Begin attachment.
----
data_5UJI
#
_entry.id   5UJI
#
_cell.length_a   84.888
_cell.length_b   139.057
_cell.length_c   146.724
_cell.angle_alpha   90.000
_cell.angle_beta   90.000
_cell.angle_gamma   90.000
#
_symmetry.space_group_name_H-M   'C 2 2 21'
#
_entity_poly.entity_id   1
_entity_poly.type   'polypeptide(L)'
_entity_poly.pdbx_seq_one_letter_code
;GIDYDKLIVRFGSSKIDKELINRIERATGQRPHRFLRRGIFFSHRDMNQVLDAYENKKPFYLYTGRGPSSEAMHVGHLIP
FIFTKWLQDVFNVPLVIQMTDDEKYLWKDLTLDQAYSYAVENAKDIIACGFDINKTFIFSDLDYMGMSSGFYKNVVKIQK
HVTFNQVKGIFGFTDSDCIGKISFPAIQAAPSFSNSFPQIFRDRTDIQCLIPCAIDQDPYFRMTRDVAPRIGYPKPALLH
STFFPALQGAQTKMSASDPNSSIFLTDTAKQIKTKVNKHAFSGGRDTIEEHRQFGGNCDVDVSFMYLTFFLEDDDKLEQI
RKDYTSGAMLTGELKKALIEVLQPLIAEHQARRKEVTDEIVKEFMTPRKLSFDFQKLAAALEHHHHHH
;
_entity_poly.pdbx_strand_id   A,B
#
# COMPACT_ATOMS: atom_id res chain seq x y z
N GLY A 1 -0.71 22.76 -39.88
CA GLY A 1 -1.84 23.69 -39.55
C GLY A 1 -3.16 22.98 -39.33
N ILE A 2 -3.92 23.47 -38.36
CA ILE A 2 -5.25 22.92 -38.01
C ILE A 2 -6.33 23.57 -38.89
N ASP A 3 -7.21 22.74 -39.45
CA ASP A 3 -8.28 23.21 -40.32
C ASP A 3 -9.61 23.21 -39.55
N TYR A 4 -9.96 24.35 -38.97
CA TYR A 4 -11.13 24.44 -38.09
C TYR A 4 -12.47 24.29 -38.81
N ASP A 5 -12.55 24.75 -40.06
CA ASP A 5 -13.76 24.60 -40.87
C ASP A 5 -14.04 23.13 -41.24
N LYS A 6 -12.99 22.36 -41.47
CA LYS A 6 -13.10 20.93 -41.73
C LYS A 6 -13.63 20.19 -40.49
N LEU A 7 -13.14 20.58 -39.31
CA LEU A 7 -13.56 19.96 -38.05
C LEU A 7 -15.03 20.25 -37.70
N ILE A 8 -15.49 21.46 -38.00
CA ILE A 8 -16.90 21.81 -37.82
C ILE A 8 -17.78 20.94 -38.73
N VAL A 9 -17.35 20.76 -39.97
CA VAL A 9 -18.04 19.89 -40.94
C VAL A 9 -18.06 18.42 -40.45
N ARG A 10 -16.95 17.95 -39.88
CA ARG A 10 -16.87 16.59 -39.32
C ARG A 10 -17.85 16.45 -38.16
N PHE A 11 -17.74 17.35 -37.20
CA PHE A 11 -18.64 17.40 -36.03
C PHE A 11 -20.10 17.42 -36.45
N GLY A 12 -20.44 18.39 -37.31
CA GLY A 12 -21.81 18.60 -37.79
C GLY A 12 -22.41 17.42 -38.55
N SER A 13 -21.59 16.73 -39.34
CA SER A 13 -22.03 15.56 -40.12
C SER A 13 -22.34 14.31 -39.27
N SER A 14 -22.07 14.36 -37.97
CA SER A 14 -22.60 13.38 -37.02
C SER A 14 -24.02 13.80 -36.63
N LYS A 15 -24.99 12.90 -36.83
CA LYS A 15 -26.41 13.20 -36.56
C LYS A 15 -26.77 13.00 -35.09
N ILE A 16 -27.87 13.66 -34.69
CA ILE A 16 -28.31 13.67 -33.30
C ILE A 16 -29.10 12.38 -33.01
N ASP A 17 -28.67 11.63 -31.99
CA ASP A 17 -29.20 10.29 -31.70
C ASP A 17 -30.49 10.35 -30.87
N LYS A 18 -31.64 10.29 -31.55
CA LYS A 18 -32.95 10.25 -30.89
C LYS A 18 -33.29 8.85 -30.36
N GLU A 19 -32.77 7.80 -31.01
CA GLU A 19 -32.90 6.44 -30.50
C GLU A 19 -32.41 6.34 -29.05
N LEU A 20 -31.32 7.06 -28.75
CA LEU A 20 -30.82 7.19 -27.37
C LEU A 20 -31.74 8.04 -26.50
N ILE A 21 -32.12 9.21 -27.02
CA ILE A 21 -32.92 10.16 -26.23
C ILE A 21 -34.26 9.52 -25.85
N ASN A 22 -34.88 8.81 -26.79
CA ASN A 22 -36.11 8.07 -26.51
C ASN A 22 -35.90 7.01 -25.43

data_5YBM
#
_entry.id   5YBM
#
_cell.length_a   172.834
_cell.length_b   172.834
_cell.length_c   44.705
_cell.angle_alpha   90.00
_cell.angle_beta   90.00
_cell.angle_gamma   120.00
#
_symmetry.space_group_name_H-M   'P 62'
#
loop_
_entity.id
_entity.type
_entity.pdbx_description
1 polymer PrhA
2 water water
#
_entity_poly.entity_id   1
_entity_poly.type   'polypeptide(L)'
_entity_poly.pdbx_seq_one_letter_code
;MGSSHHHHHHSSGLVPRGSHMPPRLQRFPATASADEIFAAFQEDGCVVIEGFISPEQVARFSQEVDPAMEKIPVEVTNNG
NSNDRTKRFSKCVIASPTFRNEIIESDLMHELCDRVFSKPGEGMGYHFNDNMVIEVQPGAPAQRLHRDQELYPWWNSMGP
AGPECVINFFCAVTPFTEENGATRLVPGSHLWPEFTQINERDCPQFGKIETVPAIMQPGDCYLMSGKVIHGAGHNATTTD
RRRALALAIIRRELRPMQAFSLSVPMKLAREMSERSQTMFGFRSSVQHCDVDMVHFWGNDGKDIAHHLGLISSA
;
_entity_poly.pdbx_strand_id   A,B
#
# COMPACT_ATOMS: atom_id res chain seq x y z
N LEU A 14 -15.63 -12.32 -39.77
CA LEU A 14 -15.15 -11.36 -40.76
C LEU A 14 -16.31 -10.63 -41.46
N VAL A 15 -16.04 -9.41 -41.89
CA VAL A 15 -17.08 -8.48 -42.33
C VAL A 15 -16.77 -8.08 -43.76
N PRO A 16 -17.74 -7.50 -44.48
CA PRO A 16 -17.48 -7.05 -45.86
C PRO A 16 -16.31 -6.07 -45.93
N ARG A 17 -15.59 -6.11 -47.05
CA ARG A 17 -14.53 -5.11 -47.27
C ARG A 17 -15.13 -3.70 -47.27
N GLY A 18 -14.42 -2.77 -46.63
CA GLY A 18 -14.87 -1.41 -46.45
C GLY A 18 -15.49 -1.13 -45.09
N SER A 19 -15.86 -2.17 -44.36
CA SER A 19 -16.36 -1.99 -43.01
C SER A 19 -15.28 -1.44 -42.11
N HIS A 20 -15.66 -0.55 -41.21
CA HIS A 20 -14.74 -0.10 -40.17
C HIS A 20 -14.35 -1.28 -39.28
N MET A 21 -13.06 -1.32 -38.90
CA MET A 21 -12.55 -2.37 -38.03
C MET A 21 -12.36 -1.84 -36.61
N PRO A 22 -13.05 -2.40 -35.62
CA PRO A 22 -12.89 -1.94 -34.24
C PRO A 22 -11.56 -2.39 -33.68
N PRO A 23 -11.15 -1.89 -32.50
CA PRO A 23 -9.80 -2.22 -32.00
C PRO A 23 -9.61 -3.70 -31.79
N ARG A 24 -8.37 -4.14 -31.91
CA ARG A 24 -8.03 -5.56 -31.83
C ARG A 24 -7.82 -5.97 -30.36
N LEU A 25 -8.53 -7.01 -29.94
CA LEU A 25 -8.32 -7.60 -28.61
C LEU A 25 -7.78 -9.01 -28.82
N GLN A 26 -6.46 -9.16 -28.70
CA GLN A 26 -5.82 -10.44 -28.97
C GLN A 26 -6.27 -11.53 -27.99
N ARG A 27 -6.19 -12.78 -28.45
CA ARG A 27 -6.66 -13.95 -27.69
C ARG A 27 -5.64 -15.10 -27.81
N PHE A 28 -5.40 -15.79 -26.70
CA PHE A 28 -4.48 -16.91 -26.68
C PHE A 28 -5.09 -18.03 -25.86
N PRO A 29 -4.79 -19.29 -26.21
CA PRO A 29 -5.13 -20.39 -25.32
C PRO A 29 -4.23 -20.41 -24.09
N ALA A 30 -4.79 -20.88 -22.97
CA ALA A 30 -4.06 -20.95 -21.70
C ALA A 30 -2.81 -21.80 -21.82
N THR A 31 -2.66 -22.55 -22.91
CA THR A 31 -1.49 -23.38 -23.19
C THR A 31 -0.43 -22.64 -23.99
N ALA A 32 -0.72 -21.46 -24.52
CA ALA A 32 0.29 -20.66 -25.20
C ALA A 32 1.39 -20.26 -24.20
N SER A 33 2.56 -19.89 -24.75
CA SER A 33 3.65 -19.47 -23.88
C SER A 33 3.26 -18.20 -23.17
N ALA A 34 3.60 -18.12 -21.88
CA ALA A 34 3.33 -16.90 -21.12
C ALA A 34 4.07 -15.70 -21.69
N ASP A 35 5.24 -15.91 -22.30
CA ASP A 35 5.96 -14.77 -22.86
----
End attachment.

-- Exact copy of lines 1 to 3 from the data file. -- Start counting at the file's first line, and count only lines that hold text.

data_5UJI
#
_entry.id   5UJI